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Legal Commentary

: TalkLeft

New Federal Drug Laws, New Sentencing Guidelines

By Jeralyn


For those who hoped for a stop to the escalation of the war on drugs, this isn't your year. During 2008, Congress snuck a few new laws in, and today the Sentencing Commission released its proposed guideline amendments for 2009 (pdf), adding the new offenses and increased penalties. They will appear in tomorrow's federal register and there are 60 days to provide comments.

What's new?

  • Ryan Haight Online Pharmacy Consumer Protection Act of 2008. (starts at page 25)
  • Drug Trafficking Vessel Interdiction Act of 2008 (starts at page 30)

The first prohibits controlled substance sales and advertising over the internet. The second prohibits drug sales on submarines (ok submersible vessels, and the difference is explained here.)

The Act amends the Controlled Substances Act (21 U.S.C. § 801 et seq.) to create two new offenses involving controlled substances. The first is 21 U.S.C. § 841(h) (Offenses Involving Dispensing of Controlled Substances by Means of the Internet), which prohibits the delivery, distribution, or dispensing of controlled substances over the Internet without a valid prescription.

The applicable statutory maximum term of imprisonment is determined based upon the controlled substance being distributed. The second new offense is 21 U.S.C. § 843©(2)(A) (Prohibiting the Use of the Internet to Advertise for Sale a Controlled Substance), which prohibits the use of the Internet to advertise for sale a controlled substance. This offense has a statutory maximum term of imprisonment of four years.

In addition to the new offenses, the Act increased the statutory maximum terms of imprisonment for all Schedule III controlled substance offenses (from 5 years to 10 years), for all Schedule IV controlled substance offenses (from 3 years to 5 years), and for Schedule V controlled substance offenses if the offense is committed after a prior drug conviction (from 2 years to 5 years).

The Act added a sentencing enhancement for Schedule III controlled substance offenses where
“death or serious bodily injury results from the use of such substance.”

Among the questions the Commission seeks input on: What about hydrocodone?

The Commission requests comment regarding whether offenses involving hydrocodone substances are adequately addressed by the guidelines. Currently, the guidelines do not distinguish between hydrocodone substances and other Schedule III substances (except Ketamine).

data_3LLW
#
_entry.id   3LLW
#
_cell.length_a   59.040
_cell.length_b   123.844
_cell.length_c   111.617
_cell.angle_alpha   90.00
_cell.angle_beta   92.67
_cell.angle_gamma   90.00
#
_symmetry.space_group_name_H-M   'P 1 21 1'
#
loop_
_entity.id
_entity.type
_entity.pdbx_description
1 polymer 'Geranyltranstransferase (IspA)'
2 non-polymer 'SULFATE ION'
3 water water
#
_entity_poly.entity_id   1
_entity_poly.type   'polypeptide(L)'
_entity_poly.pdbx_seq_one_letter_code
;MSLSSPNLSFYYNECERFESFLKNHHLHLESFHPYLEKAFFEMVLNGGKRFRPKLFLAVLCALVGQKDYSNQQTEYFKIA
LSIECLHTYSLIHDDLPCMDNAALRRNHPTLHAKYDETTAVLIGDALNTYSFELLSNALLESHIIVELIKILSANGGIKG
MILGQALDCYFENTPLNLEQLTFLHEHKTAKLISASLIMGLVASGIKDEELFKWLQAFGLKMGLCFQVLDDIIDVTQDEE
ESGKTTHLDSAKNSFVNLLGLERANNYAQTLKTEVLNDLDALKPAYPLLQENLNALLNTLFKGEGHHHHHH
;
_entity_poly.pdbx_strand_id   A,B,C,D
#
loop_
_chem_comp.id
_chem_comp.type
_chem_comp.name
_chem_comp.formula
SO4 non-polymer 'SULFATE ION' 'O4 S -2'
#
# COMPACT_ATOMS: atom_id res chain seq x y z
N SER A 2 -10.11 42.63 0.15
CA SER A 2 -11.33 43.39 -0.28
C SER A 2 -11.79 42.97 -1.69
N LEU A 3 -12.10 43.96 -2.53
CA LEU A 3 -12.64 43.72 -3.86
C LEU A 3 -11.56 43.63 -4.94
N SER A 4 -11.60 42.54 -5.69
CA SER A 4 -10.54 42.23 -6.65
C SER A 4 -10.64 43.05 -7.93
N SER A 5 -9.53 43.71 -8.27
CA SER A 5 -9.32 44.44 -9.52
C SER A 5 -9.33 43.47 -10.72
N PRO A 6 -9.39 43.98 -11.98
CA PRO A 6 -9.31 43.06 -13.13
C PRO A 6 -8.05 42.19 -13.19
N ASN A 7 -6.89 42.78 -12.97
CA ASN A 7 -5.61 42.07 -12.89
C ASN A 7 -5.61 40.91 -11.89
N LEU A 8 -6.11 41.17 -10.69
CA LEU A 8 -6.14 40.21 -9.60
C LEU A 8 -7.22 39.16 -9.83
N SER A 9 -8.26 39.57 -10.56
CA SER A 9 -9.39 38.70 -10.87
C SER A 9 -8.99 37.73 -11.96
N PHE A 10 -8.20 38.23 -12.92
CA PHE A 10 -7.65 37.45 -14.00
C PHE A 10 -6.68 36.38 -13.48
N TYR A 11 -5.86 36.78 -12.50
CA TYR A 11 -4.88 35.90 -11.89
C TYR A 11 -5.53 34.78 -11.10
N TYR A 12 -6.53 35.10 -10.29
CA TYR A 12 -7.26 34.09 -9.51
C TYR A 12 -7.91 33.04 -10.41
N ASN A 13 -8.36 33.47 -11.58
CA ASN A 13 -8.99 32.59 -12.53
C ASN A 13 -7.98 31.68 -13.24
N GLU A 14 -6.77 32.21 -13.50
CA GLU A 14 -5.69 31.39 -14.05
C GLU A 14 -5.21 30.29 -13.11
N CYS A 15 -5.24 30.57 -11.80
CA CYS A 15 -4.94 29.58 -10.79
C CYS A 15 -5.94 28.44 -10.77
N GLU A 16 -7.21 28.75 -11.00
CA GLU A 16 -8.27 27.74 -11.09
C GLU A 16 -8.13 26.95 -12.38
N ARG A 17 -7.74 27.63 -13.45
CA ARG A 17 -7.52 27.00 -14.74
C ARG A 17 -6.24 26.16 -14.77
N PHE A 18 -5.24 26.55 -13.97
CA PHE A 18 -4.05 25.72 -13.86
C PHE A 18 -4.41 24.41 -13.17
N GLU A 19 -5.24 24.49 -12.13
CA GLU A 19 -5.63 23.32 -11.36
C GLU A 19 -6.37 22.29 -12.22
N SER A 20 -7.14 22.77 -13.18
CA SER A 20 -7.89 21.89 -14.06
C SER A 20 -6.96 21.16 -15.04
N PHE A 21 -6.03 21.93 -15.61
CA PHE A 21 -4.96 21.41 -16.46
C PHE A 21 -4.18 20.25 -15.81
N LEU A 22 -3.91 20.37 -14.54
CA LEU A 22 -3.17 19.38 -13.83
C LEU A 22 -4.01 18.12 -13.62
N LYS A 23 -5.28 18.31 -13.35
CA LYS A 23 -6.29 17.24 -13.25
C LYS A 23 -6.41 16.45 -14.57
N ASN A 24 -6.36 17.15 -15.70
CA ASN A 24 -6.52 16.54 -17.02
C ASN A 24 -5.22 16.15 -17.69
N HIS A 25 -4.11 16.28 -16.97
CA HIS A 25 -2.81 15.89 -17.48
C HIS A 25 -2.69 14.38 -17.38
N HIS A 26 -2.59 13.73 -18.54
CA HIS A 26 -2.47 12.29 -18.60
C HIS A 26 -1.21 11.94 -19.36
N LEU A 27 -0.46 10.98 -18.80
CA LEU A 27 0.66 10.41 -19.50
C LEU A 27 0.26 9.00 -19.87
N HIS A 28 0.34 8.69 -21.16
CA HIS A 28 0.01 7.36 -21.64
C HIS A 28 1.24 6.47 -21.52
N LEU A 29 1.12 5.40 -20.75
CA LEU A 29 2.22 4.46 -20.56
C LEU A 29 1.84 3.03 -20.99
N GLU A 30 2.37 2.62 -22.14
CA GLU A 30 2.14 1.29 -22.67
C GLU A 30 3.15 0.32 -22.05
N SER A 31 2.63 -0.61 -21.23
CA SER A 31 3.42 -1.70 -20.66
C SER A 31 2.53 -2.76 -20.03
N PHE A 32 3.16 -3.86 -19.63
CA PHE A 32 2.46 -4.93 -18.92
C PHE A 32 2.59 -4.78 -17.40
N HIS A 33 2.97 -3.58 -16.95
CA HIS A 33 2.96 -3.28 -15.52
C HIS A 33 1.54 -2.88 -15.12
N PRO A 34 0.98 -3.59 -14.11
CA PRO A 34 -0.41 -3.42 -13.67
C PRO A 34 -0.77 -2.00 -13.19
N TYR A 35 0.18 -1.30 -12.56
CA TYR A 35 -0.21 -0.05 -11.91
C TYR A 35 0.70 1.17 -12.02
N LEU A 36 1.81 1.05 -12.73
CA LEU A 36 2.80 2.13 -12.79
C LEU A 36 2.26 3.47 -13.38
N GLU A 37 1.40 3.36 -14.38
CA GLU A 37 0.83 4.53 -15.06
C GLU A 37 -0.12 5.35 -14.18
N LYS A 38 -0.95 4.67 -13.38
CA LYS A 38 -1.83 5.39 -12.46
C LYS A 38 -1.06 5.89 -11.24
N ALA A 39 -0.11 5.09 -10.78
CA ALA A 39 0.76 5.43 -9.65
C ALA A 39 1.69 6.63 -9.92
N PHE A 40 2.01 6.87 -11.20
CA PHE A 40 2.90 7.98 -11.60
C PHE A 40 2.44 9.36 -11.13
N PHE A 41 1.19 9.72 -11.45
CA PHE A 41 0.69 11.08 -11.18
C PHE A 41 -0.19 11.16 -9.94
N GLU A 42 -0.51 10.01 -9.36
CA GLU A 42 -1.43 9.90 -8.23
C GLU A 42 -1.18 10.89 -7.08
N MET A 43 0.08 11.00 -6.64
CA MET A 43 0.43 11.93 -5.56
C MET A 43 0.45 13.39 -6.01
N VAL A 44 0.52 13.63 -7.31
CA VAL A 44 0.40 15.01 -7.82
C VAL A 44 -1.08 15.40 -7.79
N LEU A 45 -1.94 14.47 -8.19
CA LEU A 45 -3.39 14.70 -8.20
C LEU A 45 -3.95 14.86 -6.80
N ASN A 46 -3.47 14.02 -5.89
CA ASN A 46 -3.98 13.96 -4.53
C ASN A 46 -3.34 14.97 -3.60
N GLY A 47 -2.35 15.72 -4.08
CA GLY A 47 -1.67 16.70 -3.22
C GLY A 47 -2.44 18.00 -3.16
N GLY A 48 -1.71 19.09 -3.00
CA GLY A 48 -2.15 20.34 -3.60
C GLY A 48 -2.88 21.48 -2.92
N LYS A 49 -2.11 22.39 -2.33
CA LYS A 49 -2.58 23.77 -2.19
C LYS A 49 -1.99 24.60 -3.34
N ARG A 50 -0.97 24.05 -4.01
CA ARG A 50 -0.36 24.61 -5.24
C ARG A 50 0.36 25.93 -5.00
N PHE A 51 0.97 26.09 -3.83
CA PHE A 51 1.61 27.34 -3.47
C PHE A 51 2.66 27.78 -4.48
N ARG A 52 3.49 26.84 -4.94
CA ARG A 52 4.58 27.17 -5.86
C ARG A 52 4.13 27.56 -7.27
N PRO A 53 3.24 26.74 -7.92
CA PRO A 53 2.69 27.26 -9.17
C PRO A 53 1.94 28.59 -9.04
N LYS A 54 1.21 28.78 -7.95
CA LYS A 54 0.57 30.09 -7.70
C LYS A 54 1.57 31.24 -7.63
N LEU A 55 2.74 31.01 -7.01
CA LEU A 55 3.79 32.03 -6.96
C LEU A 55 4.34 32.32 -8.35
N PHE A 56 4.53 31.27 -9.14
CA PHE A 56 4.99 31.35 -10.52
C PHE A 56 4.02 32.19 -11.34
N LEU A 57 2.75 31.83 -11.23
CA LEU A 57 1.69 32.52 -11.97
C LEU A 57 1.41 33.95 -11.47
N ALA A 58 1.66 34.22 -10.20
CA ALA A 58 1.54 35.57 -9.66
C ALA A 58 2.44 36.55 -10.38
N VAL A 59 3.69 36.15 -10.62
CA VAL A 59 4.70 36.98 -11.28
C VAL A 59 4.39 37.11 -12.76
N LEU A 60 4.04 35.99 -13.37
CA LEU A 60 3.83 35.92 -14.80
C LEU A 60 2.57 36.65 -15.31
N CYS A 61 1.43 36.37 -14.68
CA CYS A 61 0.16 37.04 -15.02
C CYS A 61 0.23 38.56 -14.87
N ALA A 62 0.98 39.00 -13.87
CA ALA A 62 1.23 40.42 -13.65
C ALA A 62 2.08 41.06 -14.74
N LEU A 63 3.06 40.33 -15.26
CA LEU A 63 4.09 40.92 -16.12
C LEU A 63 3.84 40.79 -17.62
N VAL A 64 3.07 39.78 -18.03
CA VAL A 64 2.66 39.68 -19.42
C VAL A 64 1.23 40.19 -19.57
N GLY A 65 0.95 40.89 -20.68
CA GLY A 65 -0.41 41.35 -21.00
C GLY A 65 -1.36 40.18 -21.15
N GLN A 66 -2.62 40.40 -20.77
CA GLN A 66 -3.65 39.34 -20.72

The Act increased the statutory maximum term of imprisonment for all Schedule III offenses, including hydrocodone offenses, from 5 years to 10 years. Should hydrocodone be treated differently than other Schedule III substances and, if so, how? If the Commission should revise the guidelines as they relate to hydrocodone, what justifies doing so?

On to the Yellow Submarines:

Drug Trafficking Vessel Interdiction Act of 2008, Pub. L. 110–407 (the “Act”). The Act creates a new offense at 18 U.S.C. § 2285 (Operation of Submersible Vessel or Semi-Submersible Vessel Without Nationality), which provides:

“Whoever knowingly operates, or attempts or conspires to operate, by any means, or embarks in any submersible vessel or semi-submersible vessel that is without nationality and that is navigating or has navigated into, through, or from waters beyond the outer limit of the territorial sea of a single country or a lateral limit of that country's territorial sea with an adjacent country, with the intent to evade detection, shall be fined under this title, imprisoned not more than 15 years, or both.”

Section 103 of the Act also directs the Commission to promulgate or amend the guidelines to provide for increased penalties for persons convicted of offenses under 18 U.S.C. § 2285.

Among the offenses: Drugs. For example, the guideline for drug offenses will become:

If the defendant unlawfully imported or exported a controlled substance under circumstances in which (A) an aircraft other than a regularly scheduled commercial air carrier was used to import or export the controlled substance, or (B) a submersible vessel or semi-submersible vessel as described in 18 U.S.C. 2285 was used, or (C) the defendant acted as a pilot, copilot,captain, navigator, flight officer, or any other operation officer aboard any craft or vessel carrying a controlled substance, increase by 2 levels. If the resulting offense level is less than level 26, increase to level 26.

There's probably more, I've only skimmed the proposed new guidelines so far. Bottom line: You really have to watch these Congress critters. What they enact often flies under the radar. "We all live in a yellow submarine."

Full post as published by TalkLeft on January 26, 2009 (boomark / email).

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